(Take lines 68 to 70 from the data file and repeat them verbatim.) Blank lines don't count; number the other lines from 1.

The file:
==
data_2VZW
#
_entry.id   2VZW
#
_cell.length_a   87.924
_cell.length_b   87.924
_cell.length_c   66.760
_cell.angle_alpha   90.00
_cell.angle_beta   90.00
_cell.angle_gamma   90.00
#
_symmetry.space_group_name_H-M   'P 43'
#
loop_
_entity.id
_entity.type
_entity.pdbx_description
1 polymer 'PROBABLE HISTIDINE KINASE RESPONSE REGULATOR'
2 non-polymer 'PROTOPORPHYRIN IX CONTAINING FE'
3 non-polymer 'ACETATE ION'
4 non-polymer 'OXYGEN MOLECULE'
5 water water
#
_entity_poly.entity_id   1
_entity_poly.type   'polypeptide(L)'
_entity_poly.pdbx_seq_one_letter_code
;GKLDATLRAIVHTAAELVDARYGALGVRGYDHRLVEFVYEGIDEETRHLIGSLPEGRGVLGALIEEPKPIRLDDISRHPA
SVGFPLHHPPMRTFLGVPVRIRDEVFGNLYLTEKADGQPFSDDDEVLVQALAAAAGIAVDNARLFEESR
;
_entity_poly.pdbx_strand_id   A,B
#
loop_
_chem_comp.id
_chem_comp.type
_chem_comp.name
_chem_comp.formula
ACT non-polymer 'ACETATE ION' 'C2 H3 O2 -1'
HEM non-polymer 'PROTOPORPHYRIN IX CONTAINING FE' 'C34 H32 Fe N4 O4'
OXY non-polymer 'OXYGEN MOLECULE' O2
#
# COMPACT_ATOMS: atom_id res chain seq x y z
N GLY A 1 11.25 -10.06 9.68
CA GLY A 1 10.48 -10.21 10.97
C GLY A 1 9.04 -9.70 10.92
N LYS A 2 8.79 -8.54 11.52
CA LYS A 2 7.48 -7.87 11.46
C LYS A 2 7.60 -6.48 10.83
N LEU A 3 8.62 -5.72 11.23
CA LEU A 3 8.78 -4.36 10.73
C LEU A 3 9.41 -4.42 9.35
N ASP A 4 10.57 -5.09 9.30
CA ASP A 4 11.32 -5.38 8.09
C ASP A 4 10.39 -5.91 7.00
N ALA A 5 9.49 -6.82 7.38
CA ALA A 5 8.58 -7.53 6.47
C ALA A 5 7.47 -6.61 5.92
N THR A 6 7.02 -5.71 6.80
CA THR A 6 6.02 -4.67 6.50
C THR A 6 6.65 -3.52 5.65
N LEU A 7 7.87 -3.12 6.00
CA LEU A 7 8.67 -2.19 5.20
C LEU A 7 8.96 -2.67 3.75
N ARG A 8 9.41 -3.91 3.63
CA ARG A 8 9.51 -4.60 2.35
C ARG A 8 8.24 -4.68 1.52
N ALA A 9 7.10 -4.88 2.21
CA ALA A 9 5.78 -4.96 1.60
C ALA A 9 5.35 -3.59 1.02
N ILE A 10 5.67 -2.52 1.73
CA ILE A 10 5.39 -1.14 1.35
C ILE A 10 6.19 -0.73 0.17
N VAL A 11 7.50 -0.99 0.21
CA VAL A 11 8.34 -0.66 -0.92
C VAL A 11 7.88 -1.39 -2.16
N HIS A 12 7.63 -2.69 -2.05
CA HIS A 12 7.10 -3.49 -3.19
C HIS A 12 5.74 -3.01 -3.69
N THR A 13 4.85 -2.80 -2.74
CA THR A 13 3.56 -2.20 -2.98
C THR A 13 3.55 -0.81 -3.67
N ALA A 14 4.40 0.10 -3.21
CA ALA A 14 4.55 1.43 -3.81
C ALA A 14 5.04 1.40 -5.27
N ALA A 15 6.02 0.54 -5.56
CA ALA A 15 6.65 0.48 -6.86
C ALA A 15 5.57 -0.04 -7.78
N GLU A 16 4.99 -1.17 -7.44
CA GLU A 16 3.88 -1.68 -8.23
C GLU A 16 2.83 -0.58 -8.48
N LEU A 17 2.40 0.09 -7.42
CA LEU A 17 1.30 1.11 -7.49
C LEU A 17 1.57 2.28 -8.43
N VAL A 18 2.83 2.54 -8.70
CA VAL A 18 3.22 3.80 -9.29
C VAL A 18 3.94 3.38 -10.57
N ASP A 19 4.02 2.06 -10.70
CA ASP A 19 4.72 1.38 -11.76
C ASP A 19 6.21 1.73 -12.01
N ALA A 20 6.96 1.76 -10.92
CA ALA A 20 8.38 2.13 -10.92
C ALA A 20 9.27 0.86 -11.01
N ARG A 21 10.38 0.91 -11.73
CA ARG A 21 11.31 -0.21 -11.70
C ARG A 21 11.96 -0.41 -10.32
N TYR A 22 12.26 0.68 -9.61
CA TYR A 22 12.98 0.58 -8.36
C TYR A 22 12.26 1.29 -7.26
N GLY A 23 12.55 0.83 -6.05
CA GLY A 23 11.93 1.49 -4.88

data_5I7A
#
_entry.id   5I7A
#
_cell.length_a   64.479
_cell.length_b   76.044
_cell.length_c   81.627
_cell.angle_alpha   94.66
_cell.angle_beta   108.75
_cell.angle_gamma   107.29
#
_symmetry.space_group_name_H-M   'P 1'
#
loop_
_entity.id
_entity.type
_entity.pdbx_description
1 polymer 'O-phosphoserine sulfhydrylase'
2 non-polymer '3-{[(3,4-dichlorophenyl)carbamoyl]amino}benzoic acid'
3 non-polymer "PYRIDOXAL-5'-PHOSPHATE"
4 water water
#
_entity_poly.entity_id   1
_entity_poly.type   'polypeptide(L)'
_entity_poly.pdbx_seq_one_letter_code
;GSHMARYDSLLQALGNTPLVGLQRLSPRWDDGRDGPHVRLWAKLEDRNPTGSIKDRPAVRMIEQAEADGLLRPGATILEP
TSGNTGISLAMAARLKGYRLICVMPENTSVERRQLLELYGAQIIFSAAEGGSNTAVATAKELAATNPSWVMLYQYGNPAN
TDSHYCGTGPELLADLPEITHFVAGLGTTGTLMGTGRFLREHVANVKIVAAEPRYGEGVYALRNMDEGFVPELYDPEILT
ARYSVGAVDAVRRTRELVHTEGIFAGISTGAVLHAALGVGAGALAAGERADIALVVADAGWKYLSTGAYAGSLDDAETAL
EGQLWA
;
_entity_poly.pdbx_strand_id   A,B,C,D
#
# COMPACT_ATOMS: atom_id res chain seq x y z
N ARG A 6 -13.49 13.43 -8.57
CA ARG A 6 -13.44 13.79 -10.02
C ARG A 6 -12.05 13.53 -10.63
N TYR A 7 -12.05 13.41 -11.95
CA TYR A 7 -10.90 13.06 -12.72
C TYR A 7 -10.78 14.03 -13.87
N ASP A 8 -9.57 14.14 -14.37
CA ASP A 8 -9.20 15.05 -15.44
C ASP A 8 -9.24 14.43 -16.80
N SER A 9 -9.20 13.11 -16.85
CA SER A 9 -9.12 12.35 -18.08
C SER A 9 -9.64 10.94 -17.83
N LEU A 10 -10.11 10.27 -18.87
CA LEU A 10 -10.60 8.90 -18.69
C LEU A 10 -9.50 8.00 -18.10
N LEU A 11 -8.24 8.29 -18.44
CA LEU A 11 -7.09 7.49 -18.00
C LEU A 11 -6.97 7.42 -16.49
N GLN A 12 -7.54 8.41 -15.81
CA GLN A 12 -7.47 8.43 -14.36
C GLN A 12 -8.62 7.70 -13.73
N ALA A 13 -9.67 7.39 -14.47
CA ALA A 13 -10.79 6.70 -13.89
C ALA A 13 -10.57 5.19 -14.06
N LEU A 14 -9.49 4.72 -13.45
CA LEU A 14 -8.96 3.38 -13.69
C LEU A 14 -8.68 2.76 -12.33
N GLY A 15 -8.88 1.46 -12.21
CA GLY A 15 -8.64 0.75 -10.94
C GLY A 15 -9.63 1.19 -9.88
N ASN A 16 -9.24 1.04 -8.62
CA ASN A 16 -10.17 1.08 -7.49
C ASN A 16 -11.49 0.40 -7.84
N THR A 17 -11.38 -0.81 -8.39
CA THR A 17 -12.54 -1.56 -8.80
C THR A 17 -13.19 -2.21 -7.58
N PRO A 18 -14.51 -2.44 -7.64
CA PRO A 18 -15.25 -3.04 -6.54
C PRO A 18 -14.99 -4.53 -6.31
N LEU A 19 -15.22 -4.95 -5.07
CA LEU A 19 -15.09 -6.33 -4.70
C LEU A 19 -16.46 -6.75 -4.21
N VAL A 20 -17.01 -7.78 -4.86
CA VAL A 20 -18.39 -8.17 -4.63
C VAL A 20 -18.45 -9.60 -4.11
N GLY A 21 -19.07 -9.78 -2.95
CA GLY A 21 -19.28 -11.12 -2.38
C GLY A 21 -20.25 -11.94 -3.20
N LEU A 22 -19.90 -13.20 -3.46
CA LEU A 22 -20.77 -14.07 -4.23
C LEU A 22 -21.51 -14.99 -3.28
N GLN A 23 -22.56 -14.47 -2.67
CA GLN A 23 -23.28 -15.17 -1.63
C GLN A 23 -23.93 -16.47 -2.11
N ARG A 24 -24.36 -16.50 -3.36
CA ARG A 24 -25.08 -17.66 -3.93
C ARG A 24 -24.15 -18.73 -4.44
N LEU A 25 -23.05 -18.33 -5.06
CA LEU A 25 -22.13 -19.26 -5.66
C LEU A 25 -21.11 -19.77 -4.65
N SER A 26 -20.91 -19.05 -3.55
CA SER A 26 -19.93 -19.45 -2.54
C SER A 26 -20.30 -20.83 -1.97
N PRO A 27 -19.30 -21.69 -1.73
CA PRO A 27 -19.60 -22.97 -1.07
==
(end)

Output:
C ALA A 9 5.35 -3.59 1.02
N ILE A 10 5.67 -2.52 1.73
CA ILE A 10 5.39 -1.14 1.35